pjo: books

The Muse Calliope. Ceasare Dandini (Italian, 1595-1658). Oil on canvas. The Bowes Museum.

Half length figure of Calliope, one of the nine muses, daughter of Jupiter and Mnemosyne. She is wearing a rich décolleté dress of red and blue, and carries a laurel crown over her left forearm. Her right hand rests lightly on Homer’s ‘Odyssey’ and 'Iliad’ and Virgil’s 'Aeneid’. 

When it comes to winter reading, critic Parul Sehgal looks for one simple thing – vindication of her desire to loaf, laze and retreat from the world, “the assurances, in short, of The Wind in the Willows, whose edicts are sane and just:

No animal, according to the rules of animal-etiquette, is ever expected to do anything strenuous, or heroic, or even moderately active during the off-season of winter.’”

How’s that for hibernation reading?

Image: Paul Bransom’s illustration from a 1913 edition of The Wind in the Willows shows Otter traveling through the snowy woods. (Wikisource)

I saw a new world coming rapidly. More scientific, efficient, yes. More cures for the old sicknesses. Very good. But a harsh, cruel, world… and I saw a little girl, her eyes tightly closed, holding to her breast the old kind world, one that she knew in her heart could not remain, and she was holding it and pleading, never to let her go.
—  Kazuo Ishiguro, Never Let Me Go
Ella dice que la gente acaba por lo general sintiéndose desgraciada, nada más que por haber creído que la felicidad era una permanente sensación de indefinible bienestar, de gozoso éxtasis, de festival perpetuo. No, dice ella, la felicidad es bastante menos (o quizá bastante más, pero de todos modos otra cosa) y es seguro que muchos de esos presuntos desgraciados son en realidad felices, pero no se dan cuenta, no lo admiten, porque ellos creen que están muy lejos del máximo bienestar.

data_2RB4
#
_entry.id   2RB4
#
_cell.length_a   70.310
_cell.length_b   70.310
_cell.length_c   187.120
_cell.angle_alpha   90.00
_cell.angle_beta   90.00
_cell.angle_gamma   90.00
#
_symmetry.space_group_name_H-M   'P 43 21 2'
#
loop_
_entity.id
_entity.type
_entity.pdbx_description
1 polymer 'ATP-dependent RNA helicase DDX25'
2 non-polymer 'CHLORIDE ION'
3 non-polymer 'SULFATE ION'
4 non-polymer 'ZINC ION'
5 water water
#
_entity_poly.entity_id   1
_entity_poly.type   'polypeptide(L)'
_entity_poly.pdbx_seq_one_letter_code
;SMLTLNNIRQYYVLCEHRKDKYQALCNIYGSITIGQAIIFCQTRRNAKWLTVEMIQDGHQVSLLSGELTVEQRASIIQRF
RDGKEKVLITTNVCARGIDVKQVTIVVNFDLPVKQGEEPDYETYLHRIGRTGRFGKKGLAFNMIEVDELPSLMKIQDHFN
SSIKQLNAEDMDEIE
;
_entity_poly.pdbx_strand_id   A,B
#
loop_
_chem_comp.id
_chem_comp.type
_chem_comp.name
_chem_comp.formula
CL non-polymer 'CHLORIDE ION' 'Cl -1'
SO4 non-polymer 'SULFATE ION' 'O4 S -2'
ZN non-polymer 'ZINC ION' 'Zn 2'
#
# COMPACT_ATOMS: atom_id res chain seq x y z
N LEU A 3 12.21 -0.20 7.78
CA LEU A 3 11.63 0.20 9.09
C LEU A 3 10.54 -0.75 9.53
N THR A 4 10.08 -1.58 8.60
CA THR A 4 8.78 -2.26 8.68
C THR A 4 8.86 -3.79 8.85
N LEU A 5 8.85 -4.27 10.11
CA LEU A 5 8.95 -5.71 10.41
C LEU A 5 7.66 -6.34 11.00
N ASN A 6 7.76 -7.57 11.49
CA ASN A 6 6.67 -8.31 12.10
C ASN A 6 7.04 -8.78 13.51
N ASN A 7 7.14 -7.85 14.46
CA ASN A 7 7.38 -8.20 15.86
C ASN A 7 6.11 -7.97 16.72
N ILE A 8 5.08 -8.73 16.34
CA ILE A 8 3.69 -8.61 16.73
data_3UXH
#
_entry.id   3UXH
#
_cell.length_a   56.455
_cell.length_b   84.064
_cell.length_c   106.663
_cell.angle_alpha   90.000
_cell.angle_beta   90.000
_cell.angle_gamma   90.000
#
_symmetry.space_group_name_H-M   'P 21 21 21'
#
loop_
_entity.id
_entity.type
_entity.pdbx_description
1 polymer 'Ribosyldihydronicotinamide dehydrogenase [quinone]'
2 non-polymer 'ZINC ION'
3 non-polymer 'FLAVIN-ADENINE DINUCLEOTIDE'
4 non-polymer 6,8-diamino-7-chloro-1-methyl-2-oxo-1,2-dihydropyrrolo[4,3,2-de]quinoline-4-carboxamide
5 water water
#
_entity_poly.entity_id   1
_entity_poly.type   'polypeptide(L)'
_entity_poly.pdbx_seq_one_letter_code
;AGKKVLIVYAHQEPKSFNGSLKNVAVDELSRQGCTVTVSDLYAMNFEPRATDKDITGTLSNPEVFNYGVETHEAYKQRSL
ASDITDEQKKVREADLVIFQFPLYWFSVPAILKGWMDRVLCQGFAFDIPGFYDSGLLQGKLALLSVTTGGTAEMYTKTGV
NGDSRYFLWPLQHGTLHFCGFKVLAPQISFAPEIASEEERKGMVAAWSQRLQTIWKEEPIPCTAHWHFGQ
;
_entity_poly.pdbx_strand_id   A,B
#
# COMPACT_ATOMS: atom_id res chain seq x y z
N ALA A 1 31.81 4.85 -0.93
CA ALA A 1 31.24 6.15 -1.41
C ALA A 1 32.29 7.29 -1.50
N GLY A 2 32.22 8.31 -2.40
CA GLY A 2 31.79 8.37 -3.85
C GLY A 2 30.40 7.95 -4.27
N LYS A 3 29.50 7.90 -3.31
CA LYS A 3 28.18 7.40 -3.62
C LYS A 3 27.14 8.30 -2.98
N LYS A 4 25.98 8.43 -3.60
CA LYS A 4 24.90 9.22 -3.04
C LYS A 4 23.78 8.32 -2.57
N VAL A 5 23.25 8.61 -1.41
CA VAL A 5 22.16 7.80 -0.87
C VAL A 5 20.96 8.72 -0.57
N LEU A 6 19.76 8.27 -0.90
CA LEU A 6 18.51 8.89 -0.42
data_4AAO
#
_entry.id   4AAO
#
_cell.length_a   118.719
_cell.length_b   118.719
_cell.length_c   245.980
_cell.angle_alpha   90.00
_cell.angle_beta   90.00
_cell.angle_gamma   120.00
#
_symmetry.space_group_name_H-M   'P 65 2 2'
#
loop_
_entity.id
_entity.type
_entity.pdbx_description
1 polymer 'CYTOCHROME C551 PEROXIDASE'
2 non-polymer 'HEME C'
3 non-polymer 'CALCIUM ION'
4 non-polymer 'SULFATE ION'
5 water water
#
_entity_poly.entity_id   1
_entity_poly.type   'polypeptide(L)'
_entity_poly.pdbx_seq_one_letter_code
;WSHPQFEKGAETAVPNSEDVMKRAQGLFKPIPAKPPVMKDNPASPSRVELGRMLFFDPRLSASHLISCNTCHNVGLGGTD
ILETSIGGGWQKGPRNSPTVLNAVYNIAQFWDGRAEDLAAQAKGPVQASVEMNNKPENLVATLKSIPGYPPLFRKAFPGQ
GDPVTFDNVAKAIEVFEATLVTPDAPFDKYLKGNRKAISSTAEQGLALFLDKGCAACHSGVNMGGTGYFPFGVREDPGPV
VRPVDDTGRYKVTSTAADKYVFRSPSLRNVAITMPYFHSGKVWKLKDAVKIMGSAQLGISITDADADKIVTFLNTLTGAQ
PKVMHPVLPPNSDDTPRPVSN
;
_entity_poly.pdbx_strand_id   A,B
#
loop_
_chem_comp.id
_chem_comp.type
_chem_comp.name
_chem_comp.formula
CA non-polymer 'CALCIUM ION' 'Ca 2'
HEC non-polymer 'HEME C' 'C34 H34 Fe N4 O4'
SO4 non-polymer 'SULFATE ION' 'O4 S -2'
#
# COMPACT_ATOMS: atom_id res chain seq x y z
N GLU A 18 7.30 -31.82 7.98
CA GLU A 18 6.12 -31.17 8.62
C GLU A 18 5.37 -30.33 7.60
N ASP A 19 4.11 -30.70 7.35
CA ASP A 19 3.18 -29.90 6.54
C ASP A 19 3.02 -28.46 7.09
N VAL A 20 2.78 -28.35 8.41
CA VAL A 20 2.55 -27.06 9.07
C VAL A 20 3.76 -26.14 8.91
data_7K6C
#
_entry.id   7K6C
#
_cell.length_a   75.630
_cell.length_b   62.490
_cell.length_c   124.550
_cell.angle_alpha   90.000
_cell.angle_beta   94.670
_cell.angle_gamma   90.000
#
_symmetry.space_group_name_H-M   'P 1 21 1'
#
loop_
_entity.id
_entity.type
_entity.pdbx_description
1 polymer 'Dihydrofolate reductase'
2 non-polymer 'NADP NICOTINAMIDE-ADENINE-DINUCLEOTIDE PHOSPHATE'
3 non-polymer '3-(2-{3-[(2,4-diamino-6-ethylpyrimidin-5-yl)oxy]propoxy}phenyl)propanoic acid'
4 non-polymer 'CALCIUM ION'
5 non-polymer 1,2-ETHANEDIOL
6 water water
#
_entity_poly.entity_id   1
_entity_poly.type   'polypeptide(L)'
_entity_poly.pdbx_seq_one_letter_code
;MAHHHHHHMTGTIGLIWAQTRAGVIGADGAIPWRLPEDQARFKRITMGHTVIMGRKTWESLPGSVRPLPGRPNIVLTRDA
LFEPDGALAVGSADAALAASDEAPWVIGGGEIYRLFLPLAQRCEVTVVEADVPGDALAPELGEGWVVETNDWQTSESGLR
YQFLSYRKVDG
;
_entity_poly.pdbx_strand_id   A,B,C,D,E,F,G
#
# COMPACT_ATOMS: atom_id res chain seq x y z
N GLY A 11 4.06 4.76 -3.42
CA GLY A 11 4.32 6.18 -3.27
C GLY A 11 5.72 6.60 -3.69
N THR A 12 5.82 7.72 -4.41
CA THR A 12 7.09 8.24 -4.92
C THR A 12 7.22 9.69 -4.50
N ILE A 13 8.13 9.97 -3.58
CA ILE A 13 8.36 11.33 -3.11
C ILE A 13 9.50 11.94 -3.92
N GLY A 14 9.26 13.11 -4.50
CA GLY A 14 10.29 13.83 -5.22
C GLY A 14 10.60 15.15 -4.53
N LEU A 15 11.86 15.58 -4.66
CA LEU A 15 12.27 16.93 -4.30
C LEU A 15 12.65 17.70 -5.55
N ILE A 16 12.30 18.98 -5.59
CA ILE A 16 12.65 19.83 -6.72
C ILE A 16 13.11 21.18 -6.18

—  La tregua, Mario Benedetti 

knightofash-deactivated20150425  asked:

Could you recommend some good cell/genetic biology books to read to get a general handle on the topic? I'm well read in engineering and physics but pretty lacking when it comes to biology. My grandfather was a microbiologist for a few decades and listening to his stories made me interested in cells and the like.

Bookshelf: Part One

Biology & Genetics

First of all, you might want to have a look at some textbook, such as:
Biology by Campbell & Reece.
Molecular Biology of the Cell by Bruce Alberts, etc.
Concepts of Genetics by William S. Klug etc. …

Then you can move more easily through popular science. My favourite books (in English) on genetics/biology are

The Selfish Gene by Richard Dawkins.
DNA: The Secret of Life by James D. Watson.
The Immortal Life of Henrietta Lacks by Rebecca Skloot
The Violinist’s Thumb by Sam Kean.
The Snoring Bird by Bernd Heinrich.

The Snoring Bird is not entirely related to the topics you specified, but I love this book (I am particularly interested in the ideological clash between “modern” biologists vs.“old-fashioned” naturalists) and when you have mentioned your grandfather, you have reminded me of it.

It goes without saying (… or not) that you can’t delve into all this without knowing the theory of evolution, it’s like trying to build a skyscraper without foundation or scaffolding.